If you’re curious if your computer ever enters/exits Dark Wake, run this command:

pmset -g log|grep -e " Sleep  " -e " Wake  "

And then look for references to it like this example:

2022-08-24 18:51:13 -0400 Wake                 DarkWake to FullWake from Deep Idle [CDNVA] : due to Notification Using AC (Charge:100%) 

In my case, there were additional concerns regarding Dark Wake. When I ran that command, I saw thousands of entries like this in a single day:


2022-08-24 09:29:48 -0400 Sleep                Entering Sleep state due to 'Maintenance Sleep':TCPKeepAlive=disabled Using Batt (Charge:85%) 2 secs
 2022-08-24 09:29:55 -0400 Sleep               Entering Sleep state due to 'Maintenance Sleep':TCPKeepAlive=disabled Using Batt (Charge:85%) 2 secs
 2022-08-24 09:30:02 -0400 Sleep               Entering Sleep state due to 'Maintenance Sleep':TCPKeepAlive=disabled Using Batt (Charge:85%) 3 secs
 2022-08-24 09:30:10 -0400 Sleep               Entering Sleep state due to 'Maintenance Sleep':TCPKeepAlive=disabled Using Batt (Charge:85%) 2 secs
 2022-08-24 09:30:17 -0400 Sleep               Entering Sleep state due to 'Maintenance Sleep':TCPKeepAlive=disabled Using Batt (Charge:85%) 2 secs
 2022-08-24 09:30:25 -0400 Sleep               Entering Sleep state due to 'Maintenance Sleep':TCPKeepAlive=disabled Using Batt (Charge:85%) 2 secs
 2022-08-24 09:30:32 -0400 Sleep               Entering Sleep state due to 'Maintenance Sleep':TCPKeepAlive=disabled Using Batt (Charge:85%) 2 secs
 2022-08-24 09:30:39 -0400 Sleep               Entering Sleep state due to 'Maintenance Sleep':TCPKeepAlive=disabled Using Batt (Charge:85%) 3 secs
 2022-08-24 09:30:47 -0400 Sleep               Entering Sleep state due to 'Maintenance Sleep':TCPKeepAlive=disabled Using Batt (Charge:85%) 2 secs
 2022-08-24 09:30:54 -0400 Sleep               Entering Sleep state due to 'Maintenance Sleep':TCPKeepAlive=disabled Using Batt (Charge:85%) 2 secs
 2022-08-24 09:31:02 -0400 Sleep               Entering Sleep state due to 'Maintenance Sleep':TCPKeepAlive=disabled Using Batt (Charge:85%) 2 secs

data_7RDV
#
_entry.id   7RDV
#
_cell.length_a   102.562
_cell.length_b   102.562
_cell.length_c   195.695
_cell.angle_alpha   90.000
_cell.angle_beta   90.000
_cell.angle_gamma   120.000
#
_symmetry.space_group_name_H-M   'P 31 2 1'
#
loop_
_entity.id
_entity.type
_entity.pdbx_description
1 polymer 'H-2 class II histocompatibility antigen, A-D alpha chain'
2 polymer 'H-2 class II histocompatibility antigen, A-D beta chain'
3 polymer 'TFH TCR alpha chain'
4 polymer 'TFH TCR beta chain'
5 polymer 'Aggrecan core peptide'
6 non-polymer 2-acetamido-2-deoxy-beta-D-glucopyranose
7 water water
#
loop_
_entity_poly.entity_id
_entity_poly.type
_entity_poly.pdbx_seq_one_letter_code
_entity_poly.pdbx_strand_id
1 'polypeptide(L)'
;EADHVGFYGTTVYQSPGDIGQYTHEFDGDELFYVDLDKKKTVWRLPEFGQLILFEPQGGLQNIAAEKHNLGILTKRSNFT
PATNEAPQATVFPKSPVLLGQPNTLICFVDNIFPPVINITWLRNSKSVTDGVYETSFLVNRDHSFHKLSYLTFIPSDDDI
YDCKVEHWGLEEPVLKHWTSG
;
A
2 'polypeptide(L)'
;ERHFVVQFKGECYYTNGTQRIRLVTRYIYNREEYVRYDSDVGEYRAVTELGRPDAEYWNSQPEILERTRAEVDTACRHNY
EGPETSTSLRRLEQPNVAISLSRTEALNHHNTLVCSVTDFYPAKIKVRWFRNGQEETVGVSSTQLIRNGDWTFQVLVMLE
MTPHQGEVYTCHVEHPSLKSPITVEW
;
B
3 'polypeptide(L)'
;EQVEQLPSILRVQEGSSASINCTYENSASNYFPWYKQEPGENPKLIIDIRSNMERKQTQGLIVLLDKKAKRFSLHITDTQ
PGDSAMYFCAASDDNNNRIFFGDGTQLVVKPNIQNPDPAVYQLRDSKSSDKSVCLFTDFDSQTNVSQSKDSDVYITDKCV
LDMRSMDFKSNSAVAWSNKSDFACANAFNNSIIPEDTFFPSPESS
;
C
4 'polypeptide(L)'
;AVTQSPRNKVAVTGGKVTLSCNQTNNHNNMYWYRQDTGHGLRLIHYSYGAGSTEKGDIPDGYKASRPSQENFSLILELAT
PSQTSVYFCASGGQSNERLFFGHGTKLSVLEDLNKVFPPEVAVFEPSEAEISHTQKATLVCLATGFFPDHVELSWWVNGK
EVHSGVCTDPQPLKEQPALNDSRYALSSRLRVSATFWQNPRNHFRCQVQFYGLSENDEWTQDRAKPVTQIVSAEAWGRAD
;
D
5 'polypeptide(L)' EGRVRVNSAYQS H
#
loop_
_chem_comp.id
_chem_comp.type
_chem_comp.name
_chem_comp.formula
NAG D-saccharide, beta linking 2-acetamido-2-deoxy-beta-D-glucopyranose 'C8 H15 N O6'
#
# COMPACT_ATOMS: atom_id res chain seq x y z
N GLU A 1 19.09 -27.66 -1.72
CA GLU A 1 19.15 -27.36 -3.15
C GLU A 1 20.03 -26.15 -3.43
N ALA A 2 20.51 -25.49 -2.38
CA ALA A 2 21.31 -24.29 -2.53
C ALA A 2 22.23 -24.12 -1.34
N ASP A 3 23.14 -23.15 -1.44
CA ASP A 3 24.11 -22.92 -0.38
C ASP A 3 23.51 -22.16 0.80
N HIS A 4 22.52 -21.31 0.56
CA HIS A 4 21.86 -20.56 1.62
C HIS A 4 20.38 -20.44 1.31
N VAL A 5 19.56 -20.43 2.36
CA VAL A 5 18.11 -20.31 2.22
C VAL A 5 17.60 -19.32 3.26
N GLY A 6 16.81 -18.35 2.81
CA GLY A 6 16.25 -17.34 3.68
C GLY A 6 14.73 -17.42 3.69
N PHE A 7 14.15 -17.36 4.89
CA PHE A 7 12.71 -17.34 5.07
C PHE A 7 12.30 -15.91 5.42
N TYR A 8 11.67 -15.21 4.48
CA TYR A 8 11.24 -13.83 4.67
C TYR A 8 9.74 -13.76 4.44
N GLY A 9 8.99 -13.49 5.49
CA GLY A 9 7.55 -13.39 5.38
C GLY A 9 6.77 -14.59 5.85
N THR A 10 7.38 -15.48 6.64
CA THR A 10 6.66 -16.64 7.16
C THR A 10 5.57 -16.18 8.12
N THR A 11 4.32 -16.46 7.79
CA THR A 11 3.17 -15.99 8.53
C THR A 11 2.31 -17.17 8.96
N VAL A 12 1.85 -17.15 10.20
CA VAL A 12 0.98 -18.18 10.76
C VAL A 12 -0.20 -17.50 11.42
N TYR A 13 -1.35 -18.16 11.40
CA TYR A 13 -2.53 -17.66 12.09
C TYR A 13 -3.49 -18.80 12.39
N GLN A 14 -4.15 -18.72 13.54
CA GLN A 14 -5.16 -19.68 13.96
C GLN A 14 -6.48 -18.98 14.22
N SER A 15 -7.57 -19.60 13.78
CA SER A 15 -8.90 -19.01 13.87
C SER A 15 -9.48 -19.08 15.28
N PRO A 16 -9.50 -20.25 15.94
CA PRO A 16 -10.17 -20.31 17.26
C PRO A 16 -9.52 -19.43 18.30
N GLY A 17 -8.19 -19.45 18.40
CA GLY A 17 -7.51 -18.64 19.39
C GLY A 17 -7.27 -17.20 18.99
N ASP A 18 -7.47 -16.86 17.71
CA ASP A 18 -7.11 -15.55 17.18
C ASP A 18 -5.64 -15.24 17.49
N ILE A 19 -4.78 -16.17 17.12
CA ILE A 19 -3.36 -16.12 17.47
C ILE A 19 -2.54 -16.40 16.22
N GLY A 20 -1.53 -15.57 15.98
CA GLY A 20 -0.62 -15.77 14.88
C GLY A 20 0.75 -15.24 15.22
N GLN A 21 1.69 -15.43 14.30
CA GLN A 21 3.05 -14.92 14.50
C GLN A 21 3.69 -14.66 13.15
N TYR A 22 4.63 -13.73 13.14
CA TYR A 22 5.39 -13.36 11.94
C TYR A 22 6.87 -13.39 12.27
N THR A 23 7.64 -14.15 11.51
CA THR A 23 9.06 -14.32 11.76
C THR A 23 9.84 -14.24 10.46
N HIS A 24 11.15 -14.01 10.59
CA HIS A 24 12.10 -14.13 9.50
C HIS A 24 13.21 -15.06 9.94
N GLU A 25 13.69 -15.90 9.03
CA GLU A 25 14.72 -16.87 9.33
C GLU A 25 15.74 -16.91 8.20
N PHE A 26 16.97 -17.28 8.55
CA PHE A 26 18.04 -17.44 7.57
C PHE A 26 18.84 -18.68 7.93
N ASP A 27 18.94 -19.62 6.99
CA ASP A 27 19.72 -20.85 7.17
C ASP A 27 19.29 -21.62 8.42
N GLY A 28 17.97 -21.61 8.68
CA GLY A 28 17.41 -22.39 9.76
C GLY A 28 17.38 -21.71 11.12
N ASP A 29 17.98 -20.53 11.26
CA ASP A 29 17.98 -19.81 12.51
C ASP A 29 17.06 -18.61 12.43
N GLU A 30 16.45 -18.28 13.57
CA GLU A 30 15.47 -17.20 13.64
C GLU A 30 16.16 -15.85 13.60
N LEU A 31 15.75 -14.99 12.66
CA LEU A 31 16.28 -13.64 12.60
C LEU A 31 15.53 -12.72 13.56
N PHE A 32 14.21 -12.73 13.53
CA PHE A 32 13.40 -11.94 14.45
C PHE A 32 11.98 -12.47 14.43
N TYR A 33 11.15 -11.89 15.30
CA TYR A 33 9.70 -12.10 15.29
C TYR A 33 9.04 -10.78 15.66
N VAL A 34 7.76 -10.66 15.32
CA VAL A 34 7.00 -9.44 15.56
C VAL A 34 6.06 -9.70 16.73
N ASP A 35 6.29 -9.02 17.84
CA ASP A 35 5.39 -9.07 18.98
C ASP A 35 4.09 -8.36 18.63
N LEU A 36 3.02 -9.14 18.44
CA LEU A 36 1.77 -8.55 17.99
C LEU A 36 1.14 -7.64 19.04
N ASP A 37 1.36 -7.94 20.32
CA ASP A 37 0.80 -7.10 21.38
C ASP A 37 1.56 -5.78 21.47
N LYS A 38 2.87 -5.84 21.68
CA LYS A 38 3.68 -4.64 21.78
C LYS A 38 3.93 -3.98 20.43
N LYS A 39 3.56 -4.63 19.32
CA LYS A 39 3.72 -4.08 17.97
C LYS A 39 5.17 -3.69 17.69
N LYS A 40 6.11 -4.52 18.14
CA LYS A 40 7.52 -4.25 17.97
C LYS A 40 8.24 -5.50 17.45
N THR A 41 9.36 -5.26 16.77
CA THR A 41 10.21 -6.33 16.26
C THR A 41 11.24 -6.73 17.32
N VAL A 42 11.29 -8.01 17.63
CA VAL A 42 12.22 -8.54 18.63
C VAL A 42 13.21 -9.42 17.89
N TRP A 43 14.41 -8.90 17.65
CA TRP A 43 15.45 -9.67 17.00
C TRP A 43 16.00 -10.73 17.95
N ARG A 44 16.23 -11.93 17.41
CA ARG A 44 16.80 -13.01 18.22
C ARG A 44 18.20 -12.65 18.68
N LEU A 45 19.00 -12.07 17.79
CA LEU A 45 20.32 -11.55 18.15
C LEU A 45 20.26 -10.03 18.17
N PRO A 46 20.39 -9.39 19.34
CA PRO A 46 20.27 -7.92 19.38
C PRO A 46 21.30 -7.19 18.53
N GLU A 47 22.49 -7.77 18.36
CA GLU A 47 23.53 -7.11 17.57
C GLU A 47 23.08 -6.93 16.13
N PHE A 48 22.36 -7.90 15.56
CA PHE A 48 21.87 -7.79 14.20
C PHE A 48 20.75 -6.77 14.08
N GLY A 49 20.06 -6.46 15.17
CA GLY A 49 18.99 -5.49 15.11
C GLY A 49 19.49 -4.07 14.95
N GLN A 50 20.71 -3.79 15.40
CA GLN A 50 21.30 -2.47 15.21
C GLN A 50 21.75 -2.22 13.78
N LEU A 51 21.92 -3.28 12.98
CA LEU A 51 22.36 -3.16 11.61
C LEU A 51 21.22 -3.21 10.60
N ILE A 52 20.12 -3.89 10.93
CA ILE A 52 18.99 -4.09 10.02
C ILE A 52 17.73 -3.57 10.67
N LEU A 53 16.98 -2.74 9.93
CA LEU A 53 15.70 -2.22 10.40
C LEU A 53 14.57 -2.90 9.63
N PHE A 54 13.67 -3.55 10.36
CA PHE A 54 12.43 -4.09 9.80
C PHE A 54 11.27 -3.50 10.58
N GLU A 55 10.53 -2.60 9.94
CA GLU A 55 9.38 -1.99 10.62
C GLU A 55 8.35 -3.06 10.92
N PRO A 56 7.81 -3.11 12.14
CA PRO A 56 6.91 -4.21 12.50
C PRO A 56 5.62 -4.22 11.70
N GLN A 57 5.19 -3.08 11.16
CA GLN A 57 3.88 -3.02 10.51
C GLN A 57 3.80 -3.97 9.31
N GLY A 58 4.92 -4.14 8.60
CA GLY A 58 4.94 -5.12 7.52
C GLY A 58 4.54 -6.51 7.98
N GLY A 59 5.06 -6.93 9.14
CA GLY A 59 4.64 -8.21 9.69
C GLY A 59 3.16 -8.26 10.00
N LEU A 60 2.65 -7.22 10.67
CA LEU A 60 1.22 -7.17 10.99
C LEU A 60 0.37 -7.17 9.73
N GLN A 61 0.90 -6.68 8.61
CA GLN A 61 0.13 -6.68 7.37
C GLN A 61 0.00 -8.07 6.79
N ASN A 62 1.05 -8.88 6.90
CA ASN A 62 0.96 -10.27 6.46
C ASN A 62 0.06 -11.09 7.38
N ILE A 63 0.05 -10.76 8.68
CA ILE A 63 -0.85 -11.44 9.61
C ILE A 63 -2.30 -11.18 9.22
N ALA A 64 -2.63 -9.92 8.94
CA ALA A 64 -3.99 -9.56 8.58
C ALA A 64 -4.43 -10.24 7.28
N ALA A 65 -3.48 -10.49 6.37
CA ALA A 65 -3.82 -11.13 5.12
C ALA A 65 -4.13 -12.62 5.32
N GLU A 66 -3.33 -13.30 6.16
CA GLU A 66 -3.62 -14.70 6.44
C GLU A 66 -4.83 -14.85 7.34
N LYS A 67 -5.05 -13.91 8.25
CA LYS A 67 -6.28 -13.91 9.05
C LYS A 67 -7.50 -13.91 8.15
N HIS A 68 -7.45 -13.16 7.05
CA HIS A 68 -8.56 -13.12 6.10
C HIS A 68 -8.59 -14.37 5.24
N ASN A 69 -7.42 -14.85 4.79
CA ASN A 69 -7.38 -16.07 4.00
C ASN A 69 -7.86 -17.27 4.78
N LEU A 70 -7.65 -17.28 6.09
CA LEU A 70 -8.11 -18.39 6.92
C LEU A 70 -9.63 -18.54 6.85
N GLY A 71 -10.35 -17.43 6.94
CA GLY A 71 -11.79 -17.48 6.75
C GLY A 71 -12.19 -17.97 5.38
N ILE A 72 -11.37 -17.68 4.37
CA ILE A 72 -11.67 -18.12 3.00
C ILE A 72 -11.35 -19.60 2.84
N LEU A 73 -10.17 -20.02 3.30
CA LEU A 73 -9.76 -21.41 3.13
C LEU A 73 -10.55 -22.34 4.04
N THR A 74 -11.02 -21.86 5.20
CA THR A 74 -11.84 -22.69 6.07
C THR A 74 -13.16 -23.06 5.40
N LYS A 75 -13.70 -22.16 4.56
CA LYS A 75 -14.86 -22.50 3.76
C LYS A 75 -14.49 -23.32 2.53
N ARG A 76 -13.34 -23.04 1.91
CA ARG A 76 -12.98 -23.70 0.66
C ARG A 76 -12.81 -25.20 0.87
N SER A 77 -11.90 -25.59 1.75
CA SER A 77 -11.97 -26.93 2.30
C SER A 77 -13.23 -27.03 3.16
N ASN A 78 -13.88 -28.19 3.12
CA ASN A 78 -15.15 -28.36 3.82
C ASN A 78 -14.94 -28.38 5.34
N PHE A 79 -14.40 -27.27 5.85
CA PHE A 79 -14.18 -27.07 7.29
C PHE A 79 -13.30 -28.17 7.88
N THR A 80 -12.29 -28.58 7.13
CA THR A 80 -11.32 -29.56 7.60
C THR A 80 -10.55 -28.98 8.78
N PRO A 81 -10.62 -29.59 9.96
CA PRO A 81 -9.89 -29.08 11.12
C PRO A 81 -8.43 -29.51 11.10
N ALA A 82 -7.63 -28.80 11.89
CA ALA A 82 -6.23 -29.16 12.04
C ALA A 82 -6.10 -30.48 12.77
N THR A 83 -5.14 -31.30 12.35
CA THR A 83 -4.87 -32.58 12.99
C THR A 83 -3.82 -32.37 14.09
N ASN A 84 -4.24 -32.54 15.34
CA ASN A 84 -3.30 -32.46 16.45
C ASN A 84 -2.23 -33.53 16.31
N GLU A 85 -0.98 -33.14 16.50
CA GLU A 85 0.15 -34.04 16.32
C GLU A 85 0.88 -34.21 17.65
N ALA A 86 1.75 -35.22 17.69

These events coincide exactly with the image of my battery stats over the last 24 hours I showed earlier:

The issue here is that on Intel machines, these Power Nap checks are only supposed to happen about once an hour. I’m using an M1 machine, where it’s supposed to happen about three times an hour. But according to these logs, it’s happening about every ten seconds. So my computer, when the lid is closed and asleep, wakes up and does nothing every ten seconds. Why? Depending on the messages in the sleep report, there are three main reasons, and simple solutions to each:


1. There's a high volume of network activity waking the computer up


This is only supposed to happen when connected to a power source. Nevertheless, if this is a problem for you, you can turn it off in system preferences -> Battery -> Power Adapter -> Wake for network access. You can confirm that this is on or off by running the pmset -g command from earlier, and looking at the womp value. It will be 0 or 1 depending on its off/on state.


2. Bluetooth devices are waking the computer up


Since macOS Monterey (12.2.1), the ability to disable waking via Bluetooth was removed. The thing about this problem is that you need to know which Bluetooth device is the culprit. Keyboards and mice are supposed to wake the computer, but there may be something else that’s connecting with the computer too many times. We can cover up the symptoms, but the reality is that this isn’t really the computer’s fault, but the accessory’s.


If you absolutely must do this, you can turn off Bluetooth before sleeping, or automate it with a program like Bluesnooze or KBOS.